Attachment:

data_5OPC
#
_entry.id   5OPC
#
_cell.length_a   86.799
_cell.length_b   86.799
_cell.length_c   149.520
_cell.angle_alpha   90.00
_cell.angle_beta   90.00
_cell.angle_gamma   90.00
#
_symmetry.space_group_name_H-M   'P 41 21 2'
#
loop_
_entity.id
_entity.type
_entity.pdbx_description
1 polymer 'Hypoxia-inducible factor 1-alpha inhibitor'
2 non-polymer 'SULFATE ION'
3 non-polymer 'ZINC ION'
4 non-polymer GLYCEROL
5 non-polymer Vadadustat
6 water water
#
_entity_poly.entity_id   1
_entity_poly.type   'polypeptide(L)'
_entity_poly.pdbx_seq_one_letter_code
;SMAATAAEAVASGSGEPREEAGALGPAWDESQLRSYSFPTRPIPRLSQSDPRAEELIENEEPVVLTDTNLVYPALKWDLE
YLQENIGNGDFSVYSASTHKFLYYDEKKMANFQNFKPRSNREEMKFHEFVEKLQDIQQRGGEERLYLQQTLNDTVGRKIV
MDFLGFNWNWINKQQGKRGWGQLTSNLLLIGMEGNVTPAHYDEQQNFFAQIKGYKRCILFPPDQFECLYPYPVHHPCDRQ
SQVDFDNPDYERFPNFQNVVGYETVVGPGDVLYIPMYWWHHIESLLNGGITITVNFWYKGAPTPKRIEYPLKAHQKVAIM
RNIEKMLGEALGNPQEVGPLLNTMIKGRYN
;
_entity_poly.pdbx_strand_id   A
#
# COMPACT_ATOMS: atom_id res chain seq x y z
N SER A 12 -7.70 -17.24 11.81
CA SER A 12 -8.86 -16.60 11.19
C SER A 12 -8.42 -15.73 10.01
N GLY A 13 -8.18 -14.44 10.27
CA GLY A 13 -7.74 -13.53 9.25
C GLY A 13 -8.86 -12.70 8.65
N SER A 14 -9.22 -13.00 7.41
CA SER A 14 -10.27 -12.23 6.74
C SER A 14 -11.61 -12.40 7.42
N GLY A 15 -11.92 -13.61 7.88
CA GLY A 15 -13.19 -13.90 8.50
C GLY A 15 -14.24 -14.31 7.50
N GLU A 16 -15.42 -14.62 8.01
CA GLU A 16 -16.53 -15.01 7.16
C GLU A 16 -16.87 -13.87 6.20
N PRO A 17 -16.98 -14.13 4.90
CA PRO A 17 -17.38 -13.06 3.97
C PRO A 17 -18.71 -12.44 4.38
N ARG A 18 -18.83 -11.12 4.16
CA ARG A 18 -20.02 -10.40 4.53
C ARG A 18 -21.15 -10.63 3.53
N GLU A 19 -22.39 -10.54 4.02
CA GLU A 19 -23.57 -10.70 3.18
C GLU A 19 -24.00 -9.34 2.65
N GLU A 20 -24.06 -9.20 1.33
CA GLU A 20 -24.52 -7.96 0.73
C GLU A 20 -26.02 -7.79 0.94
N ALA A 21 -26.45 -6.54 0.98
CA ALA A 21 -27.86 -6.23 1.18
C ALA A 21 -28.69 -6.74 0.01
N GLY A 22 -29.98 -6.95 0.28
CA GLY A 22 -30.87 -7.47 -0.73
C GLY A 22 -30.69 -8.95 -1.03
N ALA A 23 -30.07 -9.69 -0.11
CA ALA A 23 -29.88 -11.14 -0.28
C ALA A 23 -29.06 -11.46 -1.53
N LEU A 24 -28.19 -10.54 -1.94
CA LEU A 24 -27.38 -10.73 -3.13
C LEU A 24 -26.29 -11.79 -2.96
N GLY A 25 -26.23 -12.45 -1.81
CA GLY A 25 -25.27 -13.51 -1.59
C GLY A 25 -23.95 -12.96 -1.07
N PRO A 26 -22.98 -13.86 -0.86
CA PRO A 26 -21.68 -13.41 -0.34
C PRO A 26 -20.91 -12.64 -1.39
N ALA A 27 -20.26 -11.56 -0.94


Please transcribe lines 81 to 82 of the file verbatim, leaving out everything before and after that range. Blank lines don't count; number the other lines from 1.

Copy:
C PRO A 26 -20.91 -12.64 -1.39
N ALA A 27 -20.26 -11.56 -0.94